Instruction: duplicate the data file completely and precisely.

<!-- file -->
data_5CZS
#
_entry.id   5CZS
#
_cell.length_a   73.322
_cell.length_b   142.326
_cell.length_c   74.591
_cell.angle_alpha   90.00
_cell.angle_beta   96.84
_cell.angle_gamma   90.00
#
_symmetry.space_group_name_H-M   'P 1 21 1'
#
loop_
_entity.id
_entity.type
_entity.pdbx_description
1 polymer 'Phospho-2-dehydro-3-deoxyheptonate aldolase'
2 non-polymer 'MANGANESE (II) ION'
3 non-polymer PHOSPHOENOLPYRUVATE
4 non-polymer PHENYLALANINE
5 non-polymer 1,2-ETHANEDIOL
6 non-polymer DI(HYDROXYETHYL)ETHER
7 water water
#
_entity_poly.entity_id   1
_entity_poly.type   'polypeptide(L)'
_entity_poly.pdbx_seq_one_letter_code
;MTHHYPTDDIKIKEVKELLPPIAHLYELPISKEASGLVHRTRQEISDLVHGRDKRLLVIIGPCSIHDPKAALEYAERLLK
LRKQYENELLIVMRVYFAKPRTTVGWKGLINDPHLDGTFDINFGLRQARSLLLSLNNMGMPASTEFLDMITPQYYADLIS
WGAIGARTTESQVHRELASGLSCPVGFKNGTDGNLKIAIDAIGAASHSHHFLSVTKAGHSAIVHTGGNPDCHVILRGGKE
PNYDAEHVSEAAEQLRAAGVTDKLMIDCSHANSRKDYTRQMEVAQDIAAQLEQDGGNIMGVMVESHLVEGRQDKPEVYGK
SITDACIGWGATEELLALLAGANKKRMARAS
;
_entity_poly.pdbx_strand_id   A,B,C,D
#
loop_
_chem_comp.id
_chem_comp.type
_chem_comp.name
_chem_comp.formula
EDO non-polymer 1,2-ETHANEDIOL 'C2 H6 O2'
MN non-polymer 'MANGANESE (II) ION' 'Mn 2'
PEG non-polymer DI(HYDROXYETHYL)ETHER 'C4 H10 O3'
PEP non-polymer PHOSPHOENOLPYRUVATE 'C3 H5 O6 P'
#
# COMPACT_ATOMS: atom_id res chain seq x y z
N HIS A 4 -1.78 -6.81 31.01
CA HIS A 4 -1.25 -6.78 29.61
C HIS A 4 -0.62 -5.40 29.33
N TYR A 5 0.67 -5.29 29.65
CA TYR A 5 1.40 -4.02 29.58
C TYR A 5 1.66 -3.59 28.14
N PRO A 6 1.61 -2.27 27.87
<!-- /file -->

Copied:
data_5CZS
#
_entry.id   5CZS
#
_cell.length_a   73.322
_cell.length_b   142.326
_cell.length_c   74.591
_cell.angle_alpha   90.00
_cell.angle_beta   96.84
_cell.angle_gamma   90.00
#
_symmetry.space_group_name_H-M   'P 1 21 1'
#
loop_
_entity.id
_entity.type
_entity.pdbx_description
1 polymer 'Phospho-2-dehydro-3-deoxyheptonate aldolase'
2 non-polymer 'MANGANESE (II) ION'
3 non-polymer PHOSPHOENOLPYRUVATE
4 non-polymer PHENYLALANINE
5 non-polymer 1,2-ETHANEDIOL
6 non-polymer DI(HYDROXYETHYL)ETHER
7 water water
#
_entity_poly.entity_id   1
_entity_poly.type   'polypeptide(L)'
_entity_poly.pdbx_seq_one_letter_code
;MTHHYPTDDIKIKEVKELLPPIAHLYELPISKEASGLVHRTRQEISDLVHGRDKRLLVIIGPCSIHDPKAALEYAERLLK
LRKQYENELLIVMRVYFAKPRTTVGWKGLINDPHLDGTFDINFGLRQARSLLLSLNNMGMPASTEFLDMITPQYYADLIS
WGAIGARTTESQVHRELASGLSCPVGFKNGTDGNLKIAIDAIGAASHSHHFLSVTKAGHSAIVHTGGNPDCHVILRGGKE
PNYDAEHVSEAAEQLRAAGVTDKLMIDCSHANSRKDYTRQMEVAQDIAAQLEQDGGNIMGVMVESHLVEGRQDKPEVYGK
SITDACIGWGATEELLALLAGANKKRMARAS
;
_entity_poly.pdbx_strand_id   A,B,C,D
#
loop_
_chem_comp.id
_chem_comp.type
_chem_comp.name
_chem_comp.formula
EDO non-polymer 1,2-ETHANEDIOL 'C2 H6 O2'
MN non-polymer 'MANGANESE (II) ION' 'Mn 2'
PEG non-polymer DI(HYDROXYETHYL)ETHER 'C4 H10 O3'
PEP non-polymer PHOSPHOENOLPYRUVATE 'C3 H5 O6 P'
#
# COMPACT_ATOMS: atom_id res chain seq x y z
N HIS A 4 -1.78 -6.81 31.01
CA HIS A 4 -1.25 -6.78 29.61
C HIS A 4 -0.62 -5.40 29.33
N TYR A 5 0.67 -5.29 29.65
CA TYR A 5 1.40 -4.02 29.58
C TYR A 5 1.66 -3.59 28.14
N PRO A 6 1.61 -2.27 27.87